It is no coincidence that the most prominent visitor was Maria Theresa. On 1st and 2nd September, 1773, the Empress visited the castle of Miklós “the Bright”. It was then that the Puppet Theatre was opened, and on this occasion the puppet opera Philemon and Baucis, conducted by Joseph Haydn, was performed. Haydn, the last court composer in the history of music, spent almost two decades in the service of Prince Miklós, who not only loved music, but he was also a great baryton player. In the former park of the "Hungarian Versailles", a plethora of chamber gardens, orange gardens, groves, shell-shaped pools, waterfalls, and artificial caves decorated with glass and shells were built at the request of the Prince.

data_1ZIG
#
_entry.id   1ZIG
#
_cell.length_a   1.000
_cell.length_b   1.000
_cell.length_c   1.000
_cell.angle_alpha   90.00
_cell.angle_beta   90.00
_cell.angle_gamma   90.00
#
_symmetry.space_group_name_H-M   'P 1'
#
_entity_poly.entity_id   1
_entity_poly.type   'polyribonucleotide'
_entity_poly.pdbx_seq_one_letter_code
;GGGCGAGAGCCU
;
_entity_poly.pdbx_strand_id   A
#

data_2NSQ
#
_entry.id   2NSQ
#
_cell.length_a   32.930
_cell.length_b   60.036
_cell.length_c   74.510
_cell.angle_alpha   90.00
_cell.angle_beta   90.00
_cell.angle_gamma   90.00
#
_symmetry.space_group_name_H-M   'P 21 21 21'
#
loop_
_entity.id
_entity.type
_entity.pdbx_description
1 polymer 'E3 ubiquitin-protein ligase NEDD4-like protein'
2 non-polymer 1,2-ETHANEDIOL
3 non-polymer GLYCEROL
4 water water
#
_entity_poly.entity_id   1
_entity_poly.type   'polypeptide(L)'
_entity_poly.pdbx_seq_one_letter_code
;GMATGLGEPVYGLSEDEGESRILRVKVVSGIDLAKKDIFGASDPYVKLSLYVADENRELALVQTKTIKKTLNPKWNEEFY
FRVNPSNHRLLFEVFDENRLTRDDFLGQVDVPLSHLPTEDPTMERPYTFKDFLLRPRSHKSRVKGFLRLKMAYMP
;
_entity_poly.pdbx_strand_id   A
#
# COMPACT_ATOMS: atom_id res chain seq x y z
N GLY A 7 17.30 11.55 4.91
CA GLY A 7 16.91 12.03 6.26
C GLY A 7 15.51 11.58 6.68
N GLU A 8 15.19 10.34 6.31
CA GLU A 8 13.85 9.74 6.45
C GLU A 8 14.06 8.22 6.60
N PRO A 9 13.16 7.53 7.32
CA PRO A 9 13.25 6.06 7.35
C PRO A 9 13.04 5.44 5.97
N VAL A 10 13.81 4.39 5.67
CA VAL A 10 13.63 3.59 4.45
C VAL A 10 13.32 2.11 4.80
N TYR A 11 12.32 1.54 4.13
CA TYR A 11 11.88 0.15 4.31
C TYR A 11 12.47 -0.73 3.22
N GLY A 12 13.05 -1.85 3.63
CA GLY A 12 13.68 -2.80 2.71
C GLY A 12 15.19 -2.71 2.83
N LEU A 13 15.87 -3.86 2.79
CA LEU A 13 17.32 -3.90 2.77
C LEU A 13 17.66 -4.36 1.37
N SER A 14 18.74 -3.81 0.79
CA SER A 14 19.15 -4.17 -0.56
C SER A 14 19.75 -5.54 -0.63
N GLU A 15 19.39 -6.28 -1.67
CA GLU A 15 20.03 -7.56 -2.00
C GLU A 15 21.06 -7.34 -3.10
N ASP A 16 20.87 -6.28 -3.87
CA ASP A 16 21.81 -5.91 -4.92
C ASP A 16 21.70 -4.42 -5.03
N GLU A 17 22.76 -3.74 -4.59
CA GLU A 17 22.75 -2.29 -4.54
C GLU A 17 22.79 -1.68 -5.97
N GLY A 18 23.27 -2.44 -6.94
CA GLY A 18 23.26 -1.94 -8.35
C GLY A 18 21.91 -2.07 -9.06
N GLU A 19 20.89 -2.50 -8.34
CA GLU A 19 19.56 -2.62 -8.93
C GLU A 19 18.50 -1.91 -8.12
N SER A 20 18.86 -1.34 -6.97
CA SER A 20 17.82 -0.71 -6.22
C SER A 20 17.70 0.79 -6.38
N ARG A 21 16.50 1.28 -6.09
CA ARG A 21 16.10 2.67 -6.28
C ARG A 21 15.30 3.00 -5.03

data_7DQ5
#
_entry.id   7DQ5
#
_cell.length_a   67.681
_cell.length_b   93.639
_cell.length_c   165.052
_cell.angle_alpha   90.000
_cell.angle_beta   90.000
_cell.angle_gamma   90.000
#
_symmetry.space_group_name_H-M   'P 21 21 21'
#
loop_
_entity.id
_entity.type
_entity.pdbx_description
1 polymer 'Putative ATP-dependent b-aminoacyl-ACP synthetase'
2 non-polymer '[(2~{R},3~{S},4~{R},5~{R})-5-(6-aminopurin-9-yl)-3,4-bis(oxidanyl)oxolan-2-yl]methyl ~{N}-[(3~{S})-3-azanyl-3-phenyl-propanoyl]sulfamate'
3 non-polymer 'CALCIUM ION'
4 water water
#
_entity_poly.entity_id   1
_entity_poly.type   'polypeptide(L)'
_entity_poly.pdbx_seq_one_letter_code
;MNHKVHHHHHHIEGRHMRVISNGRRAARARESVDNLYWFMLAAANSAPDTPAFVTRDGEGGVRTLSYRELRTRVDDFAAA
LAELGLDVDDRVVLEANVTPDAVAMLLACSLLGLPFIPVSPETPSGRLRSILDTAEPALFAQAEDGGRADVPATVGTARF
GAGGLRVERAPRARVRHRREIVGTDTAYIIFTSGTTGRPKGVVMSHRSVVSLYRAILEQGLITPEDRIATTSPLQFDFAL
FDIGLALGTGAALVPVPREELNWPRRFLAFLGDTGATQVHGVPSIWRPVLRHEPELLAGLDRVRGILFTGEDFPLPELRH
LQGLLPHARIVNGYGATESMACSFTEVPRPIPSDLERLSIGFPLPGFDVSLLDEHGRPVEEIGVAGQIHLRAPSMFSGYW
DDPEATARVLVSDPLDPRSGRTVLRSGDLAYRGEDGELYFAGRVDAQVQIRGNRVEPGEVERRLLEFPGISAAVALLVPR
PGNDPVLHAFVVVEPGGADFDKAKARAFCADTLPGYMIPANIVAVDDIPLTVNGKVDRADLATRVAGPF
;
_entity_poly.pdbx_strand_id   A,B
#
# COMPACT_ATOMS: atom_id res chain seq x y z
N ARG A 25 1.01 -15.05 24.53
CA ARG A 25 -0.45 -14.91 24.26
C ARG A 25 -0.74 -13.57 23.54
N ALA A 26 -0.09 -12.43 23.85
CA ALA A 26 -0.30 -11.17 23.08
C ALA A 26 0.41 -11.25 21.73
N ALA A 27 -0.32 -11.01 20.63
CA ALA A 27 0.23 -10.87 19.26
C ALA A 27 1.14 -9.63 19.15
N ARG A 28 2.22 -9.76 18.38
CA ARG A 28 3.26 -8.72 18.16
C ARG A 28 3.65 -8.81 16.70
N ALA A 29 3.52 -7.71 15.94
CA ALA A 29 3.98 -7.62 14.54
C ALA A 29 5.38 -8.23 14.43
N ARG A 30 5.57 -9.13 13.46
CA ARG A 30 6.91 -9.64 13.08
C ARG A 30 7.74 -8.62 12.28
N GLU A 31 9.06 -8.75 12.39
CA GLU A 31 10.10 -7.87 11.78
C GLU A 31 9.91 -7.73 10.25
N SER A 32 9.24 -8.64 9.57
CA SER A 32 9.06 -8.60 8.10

Then in 1790 the music fell silent in Eszterháza, the dreamer of the castle ensemble died. Due to his lifestyle, he left behind huge debts that were paid by the family only later. His heir did not cling to the castle, but rather beautified Eisenstadt, leaving the luxurious fairyland alone. The roads of the park were covered with weeds, and rain was pouring through the roofs. The decorative sculptures, vases, fountains admired by everyone quickly ruined. The movable stones were carried away, and the opera house collapsed.